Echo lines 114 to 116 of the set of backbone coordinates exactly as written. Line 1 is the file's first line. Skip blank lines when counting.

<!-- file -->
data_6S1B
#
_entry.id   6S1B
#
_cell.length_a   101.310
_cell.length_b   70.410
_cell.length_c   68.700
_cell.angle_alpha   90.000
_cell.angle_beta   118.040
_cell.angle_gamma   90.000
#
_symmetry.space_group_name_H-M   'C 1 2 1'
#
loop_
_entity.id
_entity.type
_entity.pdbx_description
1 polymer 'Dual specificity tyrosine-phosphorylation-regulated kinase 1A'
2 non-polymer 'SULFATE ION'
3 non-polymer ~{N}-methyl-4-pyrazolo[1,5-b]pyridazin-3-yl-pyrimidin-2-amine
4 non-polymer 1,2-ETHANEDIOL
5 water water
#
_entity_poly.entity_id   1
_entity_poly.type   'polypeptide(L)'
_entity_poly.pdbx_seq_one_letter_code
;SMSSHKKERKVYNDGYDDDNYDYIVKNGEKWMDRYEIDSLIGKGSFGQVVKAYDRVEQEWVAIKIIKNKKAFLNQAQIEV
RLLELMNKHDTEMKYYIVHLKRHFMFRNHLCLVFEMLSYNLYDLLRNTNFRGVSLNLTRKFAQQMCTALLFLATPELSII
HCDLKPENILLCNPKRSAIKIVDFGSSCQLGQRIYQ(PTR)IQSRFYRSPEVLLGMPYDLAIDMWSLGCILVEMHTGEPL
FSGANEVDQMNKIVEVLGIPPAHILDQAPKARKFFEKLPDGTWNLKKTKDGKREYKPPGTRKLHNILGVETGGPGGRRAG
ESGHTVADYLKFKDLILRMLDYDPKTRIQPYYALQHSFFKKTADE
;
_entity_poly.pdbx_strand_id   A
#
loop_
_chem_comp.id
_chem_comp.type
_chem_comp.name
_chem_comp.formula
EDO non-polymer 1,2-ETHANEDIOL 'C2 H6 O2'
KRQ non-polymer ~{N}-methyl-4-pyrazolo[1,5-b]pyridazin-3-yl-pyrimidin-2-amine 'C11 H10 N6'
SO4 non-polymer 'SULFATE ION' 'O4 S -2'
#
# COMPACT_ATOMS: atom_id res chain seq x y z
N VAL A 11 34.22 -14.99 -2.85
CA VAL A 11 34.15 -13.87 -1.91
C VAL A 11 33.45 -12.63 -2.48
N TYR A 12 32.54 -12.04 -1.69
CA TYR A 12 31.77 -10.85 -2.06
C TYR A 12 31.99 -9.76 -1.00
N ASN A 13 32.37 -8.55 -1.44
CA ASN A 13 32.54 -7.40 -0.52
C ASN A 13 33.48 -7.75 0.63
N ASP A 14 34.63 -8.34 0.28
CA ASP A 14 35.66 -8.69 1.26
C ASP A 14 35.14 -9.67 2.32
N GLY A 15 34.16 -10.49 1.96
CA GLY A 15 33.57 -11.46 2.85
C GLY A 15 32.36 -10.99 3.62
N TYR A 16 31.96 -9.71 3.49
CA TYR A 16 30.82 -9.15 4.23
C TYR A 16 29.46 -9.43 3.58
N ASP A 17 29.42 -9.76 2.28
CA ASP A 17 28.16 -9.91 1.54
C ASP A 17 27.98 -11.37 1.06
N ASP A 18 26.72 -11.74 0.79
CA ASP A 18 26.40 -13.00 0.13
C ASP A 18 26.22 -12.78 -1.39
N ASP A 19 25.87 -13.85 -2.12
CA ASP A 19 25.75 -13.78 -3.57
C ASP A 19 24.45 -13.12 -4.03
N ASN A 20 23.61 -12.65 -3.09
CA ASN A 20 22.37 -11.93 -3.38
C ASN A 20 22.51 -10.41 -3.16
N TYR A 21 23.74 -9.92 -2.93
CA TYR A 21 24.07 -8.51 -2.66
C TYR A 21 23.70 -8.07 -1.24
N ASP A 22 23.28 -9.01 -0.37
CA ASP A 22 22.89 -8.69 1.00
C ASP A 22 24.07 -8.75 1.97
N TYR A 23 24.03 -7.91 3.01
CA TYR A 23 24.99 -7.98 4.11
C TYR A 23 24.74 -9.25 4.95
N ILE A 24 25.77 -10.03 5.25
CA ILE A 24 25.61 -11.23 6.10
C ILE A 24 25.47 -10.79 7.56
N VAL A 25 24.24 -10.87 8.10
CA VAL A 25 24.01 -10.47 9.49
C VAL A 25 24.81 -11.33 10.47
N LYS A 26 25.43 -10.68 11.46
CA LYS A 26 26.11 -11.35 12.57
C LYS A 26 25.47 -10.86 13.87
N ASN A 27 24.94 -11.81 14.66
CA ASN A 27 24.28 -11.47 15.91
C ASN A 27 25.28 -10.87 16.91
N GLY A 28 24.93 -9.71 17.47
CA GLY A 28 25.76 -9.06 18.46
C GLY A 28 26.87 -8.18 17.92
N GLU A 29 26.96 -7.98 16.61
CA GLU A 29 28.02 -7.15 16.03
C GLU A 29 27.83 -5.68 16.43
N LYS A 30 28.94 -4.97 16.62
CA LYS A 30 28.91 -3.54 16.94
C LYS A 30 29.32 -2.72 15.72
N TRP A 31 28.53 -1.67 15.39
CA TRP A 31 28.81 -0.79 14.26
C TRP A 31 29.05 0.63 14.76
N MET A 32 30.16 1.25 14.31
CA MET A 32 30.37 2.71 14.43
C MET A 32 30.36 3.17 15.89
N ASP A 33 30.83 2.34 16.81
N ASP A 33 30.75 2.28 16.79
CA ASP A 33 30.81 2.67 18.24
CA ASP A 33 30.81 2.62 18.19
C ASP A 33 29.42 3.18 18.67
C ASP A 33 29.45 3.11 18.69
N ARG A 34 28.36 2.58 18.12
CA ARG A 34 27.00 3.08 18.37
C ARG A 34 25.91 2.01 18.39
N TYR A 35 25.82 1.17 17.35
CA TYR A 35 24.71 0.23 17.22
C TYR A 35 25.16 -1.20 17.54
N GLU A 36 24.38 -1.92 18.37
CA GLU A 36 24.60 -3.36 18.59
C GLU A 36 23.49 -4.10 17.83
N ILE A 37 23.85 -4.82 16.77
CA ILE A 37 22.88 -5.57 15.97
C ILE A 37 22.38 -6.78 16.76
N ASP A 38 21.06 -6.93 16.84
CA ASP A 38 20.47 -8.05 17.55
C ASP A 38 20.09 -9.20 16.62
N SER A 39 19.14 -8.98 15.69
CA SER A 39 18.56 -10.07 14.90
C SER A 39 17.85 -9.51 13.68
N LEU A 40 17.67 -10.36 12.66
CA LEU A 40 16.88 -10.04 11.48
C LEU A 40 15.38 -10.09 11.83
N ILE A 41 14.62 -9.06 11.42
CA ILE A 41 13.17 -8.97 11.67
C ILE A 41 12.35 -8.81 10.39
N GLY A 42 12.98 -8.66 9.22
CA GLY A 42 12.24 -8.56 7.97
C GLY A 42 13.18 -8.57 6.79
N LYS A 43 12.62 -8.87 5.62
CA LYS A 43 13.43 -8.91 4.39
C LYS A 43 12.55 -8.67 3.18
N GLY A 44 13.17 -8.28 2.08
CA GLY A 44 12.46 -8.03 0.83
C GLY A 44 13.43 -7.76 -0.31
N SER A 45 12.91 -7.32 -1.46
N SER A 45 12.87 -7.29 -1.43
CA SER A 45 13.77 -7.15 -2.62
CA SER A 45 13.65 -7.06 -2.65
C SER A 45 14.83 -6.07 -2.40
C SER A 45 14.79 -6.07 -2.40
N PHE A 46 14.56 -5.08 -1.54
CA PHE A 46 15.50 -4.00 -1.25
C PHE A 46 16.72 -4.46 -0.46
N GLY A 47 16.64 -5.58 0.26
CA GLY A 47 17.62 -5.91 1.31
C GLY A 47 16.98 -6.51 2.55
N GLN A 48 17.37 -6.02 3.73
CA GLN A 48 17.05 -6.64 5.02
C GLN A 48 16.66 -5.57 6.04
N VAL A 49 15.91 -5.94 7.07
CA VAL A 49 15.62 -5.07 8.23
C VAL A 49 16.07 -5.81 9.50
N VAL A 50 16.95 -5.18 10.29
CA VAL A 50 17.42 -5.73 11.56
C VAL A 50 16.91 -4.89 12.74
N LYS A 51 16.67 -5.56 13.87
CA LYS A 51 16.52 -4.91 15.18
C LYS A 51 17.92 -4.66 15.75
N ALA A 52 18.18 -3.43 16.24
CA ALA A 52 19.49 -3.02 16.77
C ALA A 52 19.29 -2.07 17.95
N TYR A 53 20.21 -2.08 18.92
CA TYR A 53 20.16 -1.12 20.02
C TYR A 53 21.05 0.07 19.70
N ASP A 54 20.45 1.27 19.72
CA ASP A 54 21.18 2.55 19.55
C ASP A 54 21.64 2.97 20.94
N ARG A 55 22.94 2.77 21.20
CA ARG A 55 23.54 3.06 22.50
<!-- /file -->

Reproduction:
CA ASP A 33 30.81 2.62 18.19
C ASP A 33 29.42 3.18 18.67
C ASP A 33 29.45 3.11 18.69